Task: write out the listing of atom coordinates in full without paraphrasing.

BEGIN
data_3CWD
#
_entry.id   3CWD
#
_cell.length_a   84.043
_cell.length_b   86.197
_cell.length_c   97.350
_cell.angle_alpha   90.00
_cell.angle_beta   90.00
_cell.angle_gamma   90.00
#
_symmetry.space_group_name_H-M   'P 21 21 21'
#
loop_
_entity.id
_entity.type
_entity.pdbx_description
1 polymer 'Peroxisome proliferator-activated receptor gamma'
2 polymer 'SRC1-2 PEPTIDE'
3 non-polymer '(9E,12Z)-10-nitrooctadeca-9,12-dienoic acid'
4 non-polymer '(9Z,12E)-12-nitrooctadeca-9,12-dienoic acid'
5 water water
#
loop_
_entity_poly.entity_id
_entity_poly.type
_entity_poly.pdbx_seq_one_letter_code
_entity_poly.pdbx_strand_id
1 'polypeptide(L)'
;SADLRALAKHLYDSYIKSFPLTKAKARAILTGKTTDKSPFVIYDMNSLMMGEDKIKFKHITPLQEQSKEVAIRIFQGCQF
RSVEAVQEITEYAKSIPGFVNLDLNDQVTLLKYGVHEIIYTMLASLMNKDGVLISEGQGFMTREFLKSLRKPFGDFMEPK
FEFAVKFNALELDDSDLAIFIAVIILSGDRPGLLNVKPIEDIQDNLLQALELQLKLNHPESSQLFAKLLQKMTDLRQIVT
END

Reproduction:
data_3CWD
#
_entry.id   3CWD
#
_cell.length_a   84.043
_cell.length_b   86.197
_cell.length_c   97.350
_cell.angle_alpha   90.00
_cell.angle_beta   90.00
_cell.angle_gamma   90.00
#
_symmetry.space_group_name_H-M   'P 21 21 21'
#
loop_
_entity.id
_entity.type
_entity.pdbx_description
1 polymer 'Peroxisome proliferator-activated receptor gamma'
2 polymer 'SRC1-2 PEPTIDE'
3 non-polymer '(9E,12Z)-10-nitrooctadeca-9,12-dienoic acid'
4 non-polymer '(9Z,12E)-12-nitrooctadeca-9,12-dienoic acid'
5 water water
#
loop_
_entity_poly.entity_id
_entity_poly.type
_entity_poly.pdbx_seq_one_letter_code
_entity_poly.pdbx_strand_id
1 'polypeptide(L)'
;SADLRALAKHLYDSYIKSFPLTKAKARAILTGKTTDKSPFVIYDMNSLMMGEDKIKFKHITPLQEQSKEVAIRIFQGCQF
RSVEAVQEITEYAKSIPGFVNLDLNDQVTLLKYGVHEIIYTMLASLMNKDGVLISEGQGFMTREFLKSLRKPFGDFMEPK
FEFAVKFNALELDDSDLAIFIAVIILSGDRPGLLNVKPIEDIQDNLLQALELQLKLNHPESSQLFAKLLQKMTDLRQIVT